June 29, 2008

LIBERTY, NOT FREEDOM:

When Ambassadors Had Rhythm (FRED KAPLAN, 6/29/08, NY Times)

HALF a century ago, when America was having problems with its image during the cold war, Adam Clayton Powell Jr., the United States representative from Harlem, had an idea. Stop sending symphony orchestras and ballet companies on international tours, he told the State Department. Let the world experience what he called “real Americana”: send out jazz bands instead.

A photography exhibition of those concert tours, titled “Jam Session: America’s Jazz Ambassadors Embrace the World,” is on display at the Meridian International Center in Washington through July 13 and then moves to the Community Council for the Arts in Kinston, N.C. There are nearly 100 photos in the show, many excavated from obscure files in dozens of libraries, then digitally retouched and enlarged by James Hershorn, an archivist at the Institute of Jazz Studies at Rutgers University. There’s Dizzy Gillespie in 1956, charming a snake with his trumpet in Karachi, Pakistan. Louis Armstrong in ’61, surrounded by laughing children outside a hospital in Cairo. Benny Goodman in ’62, blowing his clarinet in Red Square. Duke Ellington in ’63, smoking a hookah at Ctesiphon in Iraq.

The idea behind the State Department tours was to counter Soviet propaganda portraying the United States as culturally barbaric. Powell’s insight was that competing with the Bolshoi would be futile and in any case unimaginative. Better to show off a homegrown art form that the Soviets couldn’t match — and that was livelier besides. Many jazz bands were also racially mixed, a potent symbol in the mid to late ’50s, when segregation in the South was tarnishing the American image.

Jazz was the country’s “Secret Sonic Weapon” (as a 1955 headline in The New York Times put it) in another sense as well. The novelist Ralph Ellison called jazz an artistic counterpart to the American political system. The soloist can play anything he wants as long as he stays within the tempo and the chord changes — just as, in a democracy, the individual can say or do whatever he wants as long as he obeys the law.


As our jazz correspondent, Brother Dryfoos, pointed out the other day, most free form jazz is crap because it's an exercise in freedom without any structure, rendering it meaningless.

Posted by Orrin Judd at June 29, 2008 9:45 AM

I couldn't agree more.

Posted by: Bartman at June 29, 2008 4:29 PM

The last sentence applies to most of the "fine arts" celbrated by the intellectualistas.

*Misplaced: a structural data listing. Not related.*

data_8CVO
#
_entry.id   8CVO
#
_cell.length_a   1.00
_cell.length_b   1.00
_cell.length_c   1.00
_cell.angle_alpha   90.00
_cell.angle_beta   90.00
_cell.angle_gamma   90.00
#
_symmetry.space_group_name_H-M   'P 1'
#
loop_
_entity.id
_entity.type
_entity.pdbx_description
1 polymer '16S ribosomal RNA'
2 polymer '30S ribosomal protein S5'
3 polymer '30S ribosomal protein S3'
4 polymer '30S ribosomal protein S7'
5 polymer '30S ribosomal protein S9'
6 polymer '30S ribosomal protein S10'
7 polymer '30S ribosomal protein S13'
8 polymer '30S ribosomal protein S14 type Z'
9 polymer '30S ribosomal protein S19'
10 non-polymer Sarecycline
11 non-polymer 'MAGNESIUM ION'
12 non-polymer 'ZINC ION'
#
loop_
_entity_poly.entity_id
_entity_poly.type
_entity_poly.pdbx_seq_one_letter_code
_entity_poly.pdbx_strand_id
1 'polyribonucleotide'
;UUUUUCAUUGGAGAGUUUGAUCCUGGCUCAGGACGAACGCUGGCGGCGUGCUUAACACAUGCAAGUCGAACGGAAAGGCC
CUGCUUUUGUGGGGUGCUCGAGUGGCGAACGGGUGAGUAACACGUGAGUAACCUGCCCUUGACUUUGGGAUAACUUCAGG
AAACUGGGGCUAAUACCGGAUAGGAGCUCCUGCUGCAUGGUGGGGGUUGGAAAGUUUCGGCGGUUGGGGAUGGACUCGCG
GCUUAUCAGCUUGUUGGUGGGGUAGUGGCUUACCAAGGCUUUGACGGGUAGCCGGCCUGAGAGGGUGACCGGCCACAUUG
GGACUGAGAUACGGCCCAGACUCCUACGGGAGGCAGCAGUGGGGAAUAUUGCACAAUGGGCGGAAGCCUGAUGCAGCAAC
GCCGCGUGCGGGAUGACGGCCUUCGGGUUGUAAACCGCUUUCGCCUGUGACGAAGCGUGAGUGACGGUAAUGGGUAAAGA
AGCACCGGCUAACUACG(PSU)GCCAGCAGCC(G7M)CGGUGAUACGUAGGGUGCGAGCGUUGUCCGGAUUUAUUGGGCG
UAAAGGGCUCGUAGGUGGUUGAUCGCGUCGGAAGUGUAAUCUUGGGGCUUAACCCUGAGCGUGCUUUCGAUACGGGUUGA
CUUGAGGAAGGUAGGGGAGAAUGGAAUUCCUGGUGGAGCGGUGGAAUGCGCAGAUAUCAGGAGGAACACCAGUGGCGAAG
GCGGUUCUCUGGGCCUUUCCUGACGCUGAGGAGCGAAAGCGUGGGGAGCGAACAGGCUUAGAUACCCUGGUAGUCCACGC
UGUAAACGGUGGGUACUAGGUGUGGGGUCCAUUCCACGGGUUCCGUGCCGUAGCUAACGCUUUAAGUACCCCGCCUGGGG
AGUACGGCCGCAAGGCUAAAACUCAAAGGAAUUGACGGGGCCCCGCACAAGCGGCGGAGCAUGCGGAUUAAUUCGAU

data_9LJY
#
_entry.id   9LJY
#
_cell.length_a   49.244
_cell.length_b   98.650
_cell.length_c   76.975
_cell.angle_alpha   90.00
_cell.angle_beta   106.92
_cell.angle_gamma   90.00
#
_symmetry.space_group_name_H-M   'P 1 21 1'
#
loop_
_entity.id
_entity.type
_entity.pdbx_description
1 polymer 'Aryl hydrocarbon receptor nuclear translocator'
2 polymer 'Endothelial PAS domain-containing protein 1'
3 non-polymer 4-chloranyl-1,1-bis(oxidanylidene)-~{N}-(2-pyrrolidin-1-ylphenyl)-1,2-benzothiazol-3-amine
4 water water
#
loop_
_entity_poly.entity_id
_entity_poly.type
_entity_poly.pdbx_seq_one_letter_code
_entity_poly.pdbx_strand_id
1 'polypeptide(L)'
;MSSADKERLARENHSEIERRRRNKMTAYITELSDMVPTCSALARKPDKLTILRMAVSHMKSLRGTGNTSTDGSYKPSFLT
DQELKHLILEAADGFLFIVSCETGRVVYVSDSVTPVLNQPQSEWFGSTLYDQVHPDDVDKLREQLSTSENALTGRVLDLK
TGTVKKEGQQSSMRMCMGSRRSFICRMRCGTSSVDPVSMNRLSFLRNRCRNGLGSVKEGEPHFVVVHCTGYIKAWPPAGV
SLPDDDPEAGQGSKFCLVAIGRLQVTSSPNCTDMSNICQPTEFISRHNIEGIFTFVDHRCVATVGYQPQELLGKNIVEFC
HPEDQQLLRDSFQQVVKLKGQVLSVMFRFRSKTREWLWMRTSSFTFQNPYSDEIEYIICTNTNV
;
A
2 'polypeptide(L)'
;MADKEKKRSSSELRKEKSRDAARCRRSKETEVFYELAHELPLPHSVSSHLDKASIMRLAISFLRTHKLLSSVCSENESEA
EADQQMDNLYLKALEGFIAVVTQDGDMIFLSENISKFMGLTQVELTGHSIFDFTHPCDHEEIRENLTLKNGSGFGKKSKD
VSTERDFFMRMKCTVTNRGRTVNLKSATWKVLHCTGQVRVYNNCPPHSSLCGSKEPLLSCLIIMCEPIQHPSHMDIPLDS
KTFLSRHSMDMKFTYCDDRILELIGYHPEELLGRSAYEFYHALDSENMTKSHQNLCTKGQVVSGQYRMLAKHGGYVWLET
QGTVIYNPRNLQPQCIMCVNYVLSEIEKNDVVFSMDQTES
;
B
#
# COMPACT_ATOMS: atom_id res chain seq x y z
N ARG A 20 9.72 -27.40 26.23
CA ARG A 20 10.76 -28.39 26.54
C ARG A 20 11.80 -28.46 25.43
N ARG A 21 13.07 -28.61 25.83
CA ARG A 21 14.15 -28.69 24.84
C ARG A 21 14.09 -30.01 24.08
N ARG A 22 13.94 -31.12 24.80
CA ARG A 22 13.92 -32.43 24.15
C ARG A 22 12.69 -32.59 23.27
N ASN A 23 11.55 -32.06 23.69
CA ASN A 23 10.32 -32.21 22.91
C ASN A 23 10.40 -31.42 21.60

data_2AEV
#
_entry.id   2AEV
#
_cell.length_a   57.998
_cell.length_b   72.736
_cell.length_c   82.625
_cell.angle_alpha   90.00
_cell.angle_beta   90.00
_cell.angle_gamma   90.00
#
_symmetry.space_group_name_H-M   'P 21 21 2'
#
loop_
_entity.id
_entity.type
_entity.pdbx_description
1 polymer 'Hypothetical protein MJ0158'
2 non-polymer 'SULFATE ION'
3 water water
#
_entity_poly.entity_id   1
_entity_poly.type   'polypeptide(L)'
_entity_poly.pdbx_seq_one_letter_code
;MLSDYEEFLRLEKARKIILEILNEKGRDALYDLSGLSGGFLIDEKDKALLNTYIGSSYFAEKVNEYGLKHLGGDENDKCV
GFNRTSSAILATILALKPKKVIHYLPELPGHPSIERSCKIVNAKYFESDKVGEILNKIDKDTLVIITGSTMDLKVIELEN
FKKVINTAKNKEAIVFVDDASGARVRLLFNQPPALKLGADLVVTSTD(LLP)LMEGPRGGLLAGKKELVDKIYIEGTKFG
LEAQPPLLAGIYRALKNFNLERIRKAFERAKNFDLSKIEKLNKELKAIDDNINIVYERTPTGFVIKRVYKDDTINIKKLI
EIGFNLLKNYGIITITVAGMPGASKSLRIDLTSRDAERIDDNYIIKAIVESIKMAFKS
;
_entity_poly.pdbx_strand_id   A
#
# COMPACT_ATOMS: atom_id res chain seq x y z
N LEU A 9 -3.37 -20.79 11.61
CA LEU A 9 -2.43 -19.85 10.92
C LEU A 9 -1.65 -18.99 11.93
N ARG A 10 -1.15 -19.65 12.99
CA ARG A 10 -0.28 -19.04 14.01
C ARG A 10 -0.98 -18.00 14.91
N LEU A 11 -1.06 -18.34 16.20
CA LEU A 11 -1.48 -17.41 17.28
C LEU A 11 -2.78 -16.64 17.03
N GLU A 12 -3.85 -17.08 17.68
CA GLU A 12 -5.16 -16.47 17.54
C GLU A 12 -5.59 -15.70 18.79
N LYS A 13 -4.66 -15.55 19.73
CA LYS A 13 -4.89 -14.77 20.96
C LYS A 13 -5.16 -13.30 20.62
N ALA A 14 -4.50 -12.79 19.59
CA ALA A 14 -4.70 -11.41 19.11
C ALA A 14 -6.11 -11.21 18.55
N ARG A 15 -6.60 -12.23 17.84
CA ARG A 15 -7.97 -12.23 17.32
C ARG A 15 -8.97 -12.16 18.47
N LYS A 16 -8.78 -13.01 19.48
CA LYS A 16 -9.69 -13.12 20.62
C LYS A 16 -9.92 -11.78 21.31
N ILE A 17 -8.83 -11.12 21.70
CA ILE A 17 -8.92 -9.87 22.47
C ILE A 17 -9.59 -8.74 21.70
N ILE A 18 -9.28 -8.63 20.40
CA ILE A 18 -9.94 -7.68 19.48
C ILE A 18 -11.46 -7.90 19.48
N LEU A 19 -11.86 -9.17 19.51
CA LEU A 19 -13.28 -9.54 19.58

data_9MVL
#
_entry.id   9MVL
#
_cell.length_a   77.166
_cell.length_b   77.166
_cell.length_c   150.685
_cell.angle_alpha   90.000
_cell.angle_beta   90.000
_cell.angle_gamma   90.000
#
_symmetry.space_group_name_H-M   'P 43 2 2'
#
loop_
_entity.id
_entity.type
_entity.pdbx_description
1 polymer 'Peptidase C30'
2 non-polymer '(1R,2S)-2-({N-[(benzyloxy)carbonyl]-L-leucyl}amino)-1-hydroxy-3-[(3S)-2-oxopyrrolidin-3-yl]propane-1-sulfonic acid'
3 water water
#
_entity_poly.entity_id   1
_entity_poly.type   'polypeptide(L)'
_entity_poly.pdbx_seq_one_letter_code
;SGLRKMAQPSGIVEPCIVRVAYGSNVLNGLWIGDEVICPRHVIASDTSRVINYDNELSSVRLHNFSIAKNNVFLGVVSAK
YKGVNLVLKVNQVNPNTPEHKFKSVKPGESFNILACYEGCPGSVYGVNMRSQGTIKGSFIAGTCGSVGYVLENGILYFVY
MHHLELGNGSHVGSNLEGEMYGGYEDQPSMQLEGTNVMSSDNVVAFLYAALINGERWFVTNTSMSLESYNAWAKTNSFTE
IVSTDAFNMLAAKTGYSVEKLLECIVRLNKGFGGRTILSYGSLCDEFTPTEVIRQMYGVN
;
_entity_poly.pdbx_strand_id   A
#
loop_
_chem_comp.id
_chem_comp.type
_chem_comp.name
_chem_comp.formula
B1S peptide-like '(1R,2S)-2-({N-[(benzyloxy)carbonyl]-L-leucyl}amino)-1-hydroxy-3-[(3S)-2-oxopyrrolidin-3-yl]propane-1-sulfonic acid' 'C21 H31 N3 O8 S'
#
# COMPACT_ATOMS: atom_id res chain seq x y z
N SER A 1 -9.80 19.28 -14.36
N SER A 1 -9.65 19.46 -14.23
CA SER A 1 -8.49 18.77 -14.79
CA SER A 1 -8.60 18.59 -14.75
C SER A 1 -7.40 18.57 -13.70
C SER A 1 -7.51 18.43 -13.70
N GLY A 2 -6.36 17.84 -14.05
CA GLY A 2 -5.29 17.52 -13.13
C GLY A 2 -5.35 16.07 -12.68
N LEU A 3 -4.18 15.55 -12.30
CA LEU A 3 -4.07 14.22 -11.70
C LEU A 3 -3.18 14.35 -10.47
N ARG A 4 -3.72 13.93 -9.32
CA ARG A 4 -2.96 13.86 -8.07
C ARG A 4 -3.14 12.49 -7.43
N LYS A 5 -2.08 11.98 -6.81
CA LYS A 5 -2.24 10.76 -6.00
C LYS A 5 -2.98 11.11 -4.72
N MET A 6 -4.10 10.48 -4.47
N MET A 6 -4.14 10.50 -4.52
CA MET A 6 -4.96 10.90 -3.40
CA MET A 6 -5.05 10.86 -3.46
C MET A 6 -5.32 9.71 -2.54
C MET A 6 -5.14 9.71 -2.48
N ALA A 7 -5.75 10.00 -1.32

Posted by: Mikey at June 29, 2008 6:12 PM

I must, of course, stress the word "most." Many years ago I went to hear free jazz pioneer pianist Cecil Taylor. I had never cared what I'd heard of him on records, and frankly, went to the concert because he was a "great" and I felt I should take advantage of the chance.

Well, he started off banging on the piano (the keys and the strings inside), chanting, reciting verse, dancing around and engaging in all kinds of noise making. There was no tune, no structure and no breaks. After 15 minutes, I was ready to walk out. I didn't, though, and an hour and 15 minutes later he finally stopped...and I, and everyone else in the place, lept up in applause. Somewhere between that 15 minute mark and about 25 minutes, I "got it"...I stopped listening for familiar sign posts (like a beat or a repeated chord or scale pattern) and became emotionally and intelluctually engaged in the sound. Just fantastic.

I've had similar experience with Pharoah Sanders, but Ornette Coleman has left me cold on a few occasions. Hence, the "most."

As for the State Department Tours, the Gillespie big band tours of the mid-50's (with James Moody and other), Armstorng's tours, Ellington's to the near east and Benny Carter's various tours all stand out musically and diplomatically due to the warm, generous nature of the band leaders.

Benny Goodman wasn't the warmest guy in the world, but the Goodman tour to Moscow produced some great music (a studio version of which can be heard on an LP called "Mission to Moscow" with Phil Woods playing Goodman's parts)

These government-sponsored visits continued for as long as the Cold War persisted...and Gillespie's late '70's/early 80's visit to Havana gave Arturo Sandoval a chance to meet his hero and (if the HBO biopic can be believed) help inspire Sandoval to defect.

Posted by: Foos at June 29, 2008 7:06 PM
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